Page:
• If CPU needs to read data previously written by the GPU, it may need to invalidate that memory region to make sure that caches get updated bytes.

These are just few examples of synchronization dependencies that a GPU needs to resolve. Traditionally, all these problems were handled by the API/driver and were hidden from the developer. Old-school implicit APIs such as Direct3D11 and OpenGL/GLES work that way. This approach, while being convenient from a developer's point of view, has major limitations that result in suboptimal performance. First, a driver or API does not know what the developer's intent is and has to always assume the worst-case scenario to guarantee correctness. For instance, if one shader writes to one region of a UAV, but the next shader reads from another region, the driver must always insert a barrier to guarantee that all writes are complete and visible because it just can't know that the regions do not overlap and the barrier is not really necessary.

The biggest problem though is that this approach makes parallel command recording almost useless. Consider a scenario where one thread records commands to render a shadow map, while the second thread simultaneously records commands to use this shadow map in a forward rendering pass. The first thread needs the shadow map to be in depth-stencil writable state, while the second thread needs it to be in shader readable state. The problem is that the second thread does not know what the original state of the shadow map is. So what happens is when an application submits the second command buffer for execution, the API needs to find out what the actual state of the shadow map texture is and patch the command buffer with the right state transition. It needs to do this not only for our shadow map texture, but for any other resource that the command list may use. This is a significant serialization bottleneck and there was no way in old APIs to solve it.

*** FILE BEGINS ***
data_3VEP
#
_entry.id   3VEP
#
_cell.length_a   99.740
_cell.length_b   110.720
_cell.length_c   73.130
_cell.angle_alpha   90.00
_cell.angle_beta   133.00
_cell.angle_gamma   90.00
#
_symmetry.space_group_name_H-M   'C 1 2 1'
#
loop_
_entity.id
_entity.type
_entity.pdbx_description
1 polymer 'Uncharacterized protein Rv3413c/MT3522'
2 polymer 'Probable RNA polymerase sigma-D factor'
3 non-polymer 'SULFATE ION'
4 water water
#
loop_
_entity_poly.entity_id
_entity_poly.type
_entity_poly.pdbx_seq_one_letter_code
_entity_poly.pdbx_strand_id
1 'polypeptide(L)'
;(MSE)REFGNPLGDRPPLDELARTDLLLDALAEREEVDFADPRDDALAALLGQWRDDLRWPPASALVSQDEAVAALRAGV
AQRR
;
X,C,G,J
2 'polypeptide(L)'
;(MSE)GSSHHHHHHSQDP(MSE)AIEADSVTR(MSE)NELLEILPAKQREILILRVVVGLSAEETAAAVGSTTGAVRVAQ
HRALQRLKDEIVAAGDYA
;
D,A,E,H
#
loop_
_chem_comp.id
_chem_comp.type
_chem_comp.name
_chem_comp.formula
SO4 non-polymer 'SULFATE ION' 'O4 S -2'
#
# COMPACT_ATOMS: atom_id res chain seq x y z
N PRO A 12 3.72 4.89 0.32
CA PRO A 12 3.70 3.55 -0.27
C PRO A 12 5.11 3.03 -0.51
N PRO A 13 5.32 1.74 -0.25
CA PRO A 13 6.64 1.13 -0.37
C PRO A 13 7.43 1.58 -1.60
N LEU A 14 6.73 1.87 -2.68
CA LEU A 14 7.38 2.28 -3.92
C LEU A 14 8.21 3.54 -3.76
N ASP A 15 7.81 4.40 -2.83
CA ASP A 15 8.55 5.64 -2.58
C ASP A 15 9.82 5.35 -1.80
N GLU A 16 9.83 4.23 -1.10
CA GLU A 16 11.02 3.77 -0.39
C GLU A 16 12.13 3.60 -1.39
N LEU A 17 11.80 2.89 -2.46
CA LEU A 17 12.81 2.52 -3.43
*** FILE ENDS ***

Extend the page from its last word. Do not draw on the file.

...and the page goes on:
Solution to the aforementioned problems is given by the next-generation APIs (Direct3D12 and Vulkan) that make all resource transitions explicit. It is up to the application now to track the states of all resources and assure that all required barriers/transitions are executed. In the example above, the application will know that when the shadow map is used in a forward pass, it will be in the depth-stencil writable state, so the barrier can be inserted right away without the need to wait for the first command buffer to be recorded or submitted. The downside here is that the application is now responsible for tracking all resource states which could be a significant burden.

Let's now take a closer look at how synchronization is implemented in Vulkan and Direct3D12.

Synchronization in Vulkan

Vulkan enables very fine-grain control over synchronization operations and provides tools to individually tweak the following aspects:

  • Execution dependencies, i.e., which set of operations must be completed before another set of operations can begin.
  • Memory dependencies, i.e., which memory writes must be made available to subsequent reads.
  • Layout transitions, i.e., what texture memory layout transformations must be performed, if any.

Executions dependencies are expressed as dependencies between pipeline stages that naturally map to the traditional GPU pipeline. The type of memory access is defined by VkAccessFlagBits enum. Certain access types are only valid for specific pipeline stages. All valid combinations are listed in Section 6.1.3 of Vulkan Spec, which are also given in the following table:

Access type (VK_ACCESS_) Pipeline Stages (VK_PIPELINE_STAGE_) Access Type Description
INDIRECT_COMMAND_READ_BIT DRAW_INDIRECT_BIT Read access to indirect draw/dispatch command data attributes stored in a buffer
INDEX_READ_BIT VERTEX_INPUT_BIT Read access to an index buffer
VERTEX_ATTRIBUTE_READ_BIT STAGE_VERTEX_INPUT_BIT Read access to a vertex buffer
UNIFORM_READ_BIT VERTEX_SHADER_BIT
TESS_CONTROL_SHADER_BIT
TESS_EVALUATION_SHADER_BIT
GEOMETRY_SHADER_BIT
FRAGMENT_SHADER_BIT
COMPUTE_SHADER_BIT
Read access to a uniform (constant) buffer
SHADER_READ_BIT VERTEX_SHADER_BIT
TESS_CONTROL_SHADER_BIT
TESS_EVALUATION_SHADER_BIT
GEOMETRY_SHADER_BIT
FRAGMENT_SHADER_BIT
COMPUTE_SHADER_BIT
Read access to a storage buffer (buffer UAV), uniform texel buffer (buffer SRV), sampled image (texture SRV), storage image (texture UAV)
SHADER_WRITE_BIT VERTEX_SHADER_BIT
TESS_CONTROL_SHADER_BIT
TESS_EVALUATION_SHADER_BIT
GEOMETRY_SHADER_BIT
FRAGMENT_SHADER_BIT
COMPUTE_SHADER_BIT
Write access to a storage buffer (buffer UAV), or storage image (texture UAV)
INPUT_ATTACHMENT_READ_BIT FRAGMENT_SHADER_BIT Read access to an input attachment (render target) during fragment shading